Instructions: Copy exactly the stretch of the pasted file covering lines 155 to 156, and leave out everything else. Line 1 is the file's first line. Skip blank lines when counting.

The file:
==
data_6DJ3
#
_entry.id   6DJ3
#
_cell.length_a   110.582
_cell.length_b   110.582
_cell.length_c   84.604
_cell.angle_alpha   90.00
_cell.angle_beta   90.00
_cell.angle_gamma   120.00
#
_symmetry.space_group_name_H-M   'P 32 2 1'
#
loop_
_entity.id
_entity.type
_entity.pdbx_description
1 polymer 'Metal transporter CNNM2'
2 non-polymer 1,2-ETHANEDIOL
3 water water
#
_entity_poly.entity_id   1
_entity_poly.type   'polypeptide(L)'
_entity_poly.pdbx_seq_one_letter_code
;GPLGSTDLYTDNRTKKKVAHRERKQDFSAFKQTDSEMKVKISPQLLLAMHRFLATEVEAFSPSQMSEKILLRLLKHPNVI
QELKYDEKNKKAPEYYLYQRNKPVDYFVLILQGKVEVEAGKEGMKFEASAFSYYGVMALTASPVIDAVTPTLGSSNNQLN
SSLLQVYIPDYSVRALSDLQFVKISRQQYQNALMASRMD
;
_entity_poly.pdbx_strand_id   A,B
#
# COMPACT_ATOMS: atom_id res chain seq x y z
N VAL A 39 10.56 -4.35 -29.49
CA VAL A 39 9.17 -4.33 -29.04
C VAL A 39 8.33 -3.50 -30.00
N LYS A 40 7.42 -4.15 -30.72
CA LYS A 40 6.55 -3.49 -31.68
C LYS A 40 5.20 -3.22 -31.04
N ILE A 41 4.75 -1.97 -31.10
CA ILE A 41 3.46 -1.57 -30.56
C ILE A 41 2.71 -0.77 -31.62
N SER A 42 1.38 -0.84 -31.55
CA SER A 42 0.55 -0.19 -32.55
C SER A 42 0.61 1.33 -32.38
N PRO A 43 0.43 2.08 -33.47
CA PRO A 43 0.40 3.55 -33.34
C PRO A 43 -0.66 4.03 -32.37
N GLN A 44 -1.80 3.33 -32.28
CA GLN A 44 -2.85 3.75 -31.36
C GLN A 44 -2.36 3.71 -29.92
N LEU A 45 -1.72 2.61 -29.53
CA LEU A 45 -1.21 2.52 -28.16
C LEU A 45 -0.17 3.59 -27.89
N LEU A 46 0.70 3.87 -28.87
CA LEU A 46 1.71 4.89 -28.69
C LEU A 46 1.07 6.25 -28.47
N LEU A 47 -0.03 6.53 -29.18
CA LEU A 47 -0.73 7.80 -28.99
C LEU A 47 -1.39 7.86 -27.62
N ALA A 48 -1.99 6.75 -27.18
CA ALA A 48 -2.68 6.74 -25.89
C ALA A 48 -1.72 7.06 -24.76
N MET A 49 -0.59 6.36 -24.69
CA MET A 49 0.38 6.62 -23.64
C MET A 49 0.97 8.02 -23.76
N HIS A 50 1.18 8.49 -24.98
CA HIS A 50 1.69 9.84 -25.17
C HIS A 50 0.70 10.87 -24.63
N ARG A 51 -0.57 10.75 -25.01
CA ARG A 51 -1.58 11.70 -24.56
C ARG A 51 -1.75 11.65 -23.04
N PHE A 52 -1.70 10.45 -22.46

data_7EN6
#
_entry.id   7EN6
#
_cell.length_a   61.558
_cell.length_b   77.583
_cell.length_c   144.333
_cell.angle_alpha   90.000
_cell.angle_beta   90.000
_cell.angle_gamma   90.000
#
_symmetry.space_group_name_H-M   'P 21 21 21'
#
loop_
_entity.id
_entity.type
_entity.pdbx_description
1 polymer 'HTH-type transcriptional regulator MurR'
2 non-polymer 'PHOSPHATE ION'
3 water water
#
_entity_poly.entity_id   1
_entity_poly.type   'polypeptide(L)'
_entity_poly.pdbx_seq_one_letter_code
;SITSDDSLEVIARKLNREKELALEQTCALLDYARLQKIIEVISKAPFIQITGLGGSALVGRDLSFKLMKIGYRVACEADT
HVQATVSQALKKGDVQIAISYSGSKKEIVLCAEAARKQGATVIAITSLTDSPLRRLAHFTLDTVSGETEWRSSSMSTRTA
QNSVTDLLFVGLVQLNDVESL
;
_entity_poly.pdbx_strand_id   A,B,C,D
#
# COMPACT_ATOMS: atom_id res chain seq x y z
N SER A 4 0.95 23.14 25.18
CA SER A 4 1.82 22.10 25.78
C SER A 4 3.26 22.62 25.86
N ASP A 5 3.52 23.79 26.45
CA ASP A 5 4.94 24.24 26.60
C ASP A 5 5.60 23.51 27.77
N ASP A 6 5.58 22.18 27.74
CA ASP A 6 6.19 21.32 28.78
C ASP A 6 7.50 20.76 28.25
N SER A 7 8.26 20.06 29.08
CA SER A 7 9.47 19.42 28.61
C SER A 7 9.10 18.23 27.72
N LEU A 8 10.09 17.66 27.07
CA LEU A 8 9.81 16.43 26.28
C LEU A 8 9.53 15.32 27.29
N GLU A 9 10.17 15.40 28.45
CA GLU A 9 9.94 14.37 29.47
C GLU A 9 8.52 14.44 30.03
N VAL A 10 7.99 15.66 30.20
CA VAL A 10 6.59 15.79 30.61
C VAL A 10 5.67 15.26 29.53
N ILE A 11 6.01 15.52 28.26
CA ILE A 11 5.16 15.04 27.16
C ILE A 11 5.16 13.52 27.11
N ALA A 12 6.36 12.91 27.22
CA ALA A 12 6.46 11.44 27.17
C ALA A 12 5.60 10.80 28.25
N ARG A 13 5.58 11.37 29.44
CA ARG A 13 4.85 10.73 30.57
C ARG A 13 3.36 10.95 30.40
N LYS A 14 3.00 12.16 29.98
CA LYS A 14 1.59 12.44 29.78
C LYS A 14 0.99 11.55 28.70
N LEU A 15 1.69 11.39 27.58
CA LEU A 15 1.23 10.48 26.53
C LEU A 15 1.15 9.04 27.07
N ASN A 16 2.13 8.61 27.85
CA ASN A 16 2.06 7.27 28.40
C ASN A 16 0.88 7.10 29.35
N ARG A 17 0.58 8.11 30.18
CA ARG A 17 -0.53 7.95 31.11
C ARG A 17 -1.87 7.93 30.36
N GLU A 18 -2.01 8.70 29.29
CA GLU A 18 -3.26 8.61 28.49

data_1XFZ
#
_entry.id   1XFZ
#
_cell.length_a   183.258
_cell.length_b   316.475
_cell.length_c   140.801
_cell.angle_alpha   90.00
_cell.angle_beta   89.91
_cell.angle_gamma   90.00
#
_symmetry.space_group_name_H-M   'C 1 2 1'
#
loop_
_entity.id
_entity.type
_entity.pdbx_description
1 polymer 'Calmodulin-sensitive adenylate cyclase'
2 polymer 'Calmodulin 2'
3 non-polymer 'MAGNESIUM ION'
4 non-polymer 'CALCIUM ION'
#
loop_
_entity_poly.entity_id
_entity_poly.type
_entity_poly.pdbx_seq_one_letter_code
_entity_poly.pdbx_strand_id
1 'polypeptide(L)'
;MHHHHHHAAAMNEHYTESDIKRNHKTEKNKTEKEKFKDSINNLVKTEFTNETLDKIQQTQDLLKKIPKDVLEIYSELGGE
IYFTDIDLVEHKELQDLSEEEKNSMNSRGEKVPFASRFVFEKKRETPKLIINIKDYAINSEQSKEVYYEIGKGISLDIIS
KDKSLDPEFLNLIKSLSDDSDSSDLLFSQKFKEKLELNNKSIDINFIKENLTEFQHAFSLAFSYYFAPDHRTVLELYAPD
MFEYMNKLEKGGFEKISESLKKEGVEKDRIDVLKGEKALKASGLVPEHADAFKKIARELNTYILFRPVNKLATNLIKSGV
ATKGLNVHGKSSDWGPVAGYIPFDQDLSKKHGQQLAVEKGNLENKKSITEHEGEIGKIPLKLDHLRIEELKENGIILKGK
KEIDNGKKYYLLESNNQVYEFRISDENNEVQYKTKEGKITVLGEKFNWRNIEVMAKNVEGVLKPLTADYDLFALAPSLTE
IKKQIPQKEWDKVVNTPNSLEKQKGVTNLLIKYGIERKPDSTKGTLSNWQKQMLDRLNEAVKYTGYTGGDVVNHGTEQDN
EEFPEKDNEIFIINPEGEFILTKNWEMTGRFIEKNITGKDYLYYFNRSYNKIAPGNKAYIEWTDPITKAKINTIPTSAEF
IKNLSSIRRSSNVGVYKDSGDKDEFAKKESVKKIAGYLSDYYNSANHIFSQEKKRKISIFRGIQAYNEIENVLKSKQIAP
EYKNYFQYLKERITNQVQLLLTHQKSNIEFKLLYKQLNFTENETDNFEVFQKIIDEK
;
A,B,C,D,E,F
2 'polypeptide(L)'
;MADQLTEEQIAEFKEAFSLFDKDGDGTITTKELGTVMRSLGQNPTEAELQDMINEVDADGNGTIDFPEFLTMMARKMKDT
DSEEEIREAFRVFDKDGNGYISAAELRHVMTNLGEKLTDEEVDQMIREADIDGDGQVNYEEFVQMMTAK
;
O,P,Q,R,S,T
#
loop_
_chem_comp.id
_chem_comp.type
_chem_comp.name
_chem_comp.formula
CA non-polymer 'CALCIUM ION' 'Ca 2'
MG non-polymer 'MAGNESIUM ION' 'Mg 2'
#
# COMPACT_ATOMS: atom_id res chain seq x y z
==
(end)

_cell.angle_beta   89.91
_cell.angle_gamma   90.00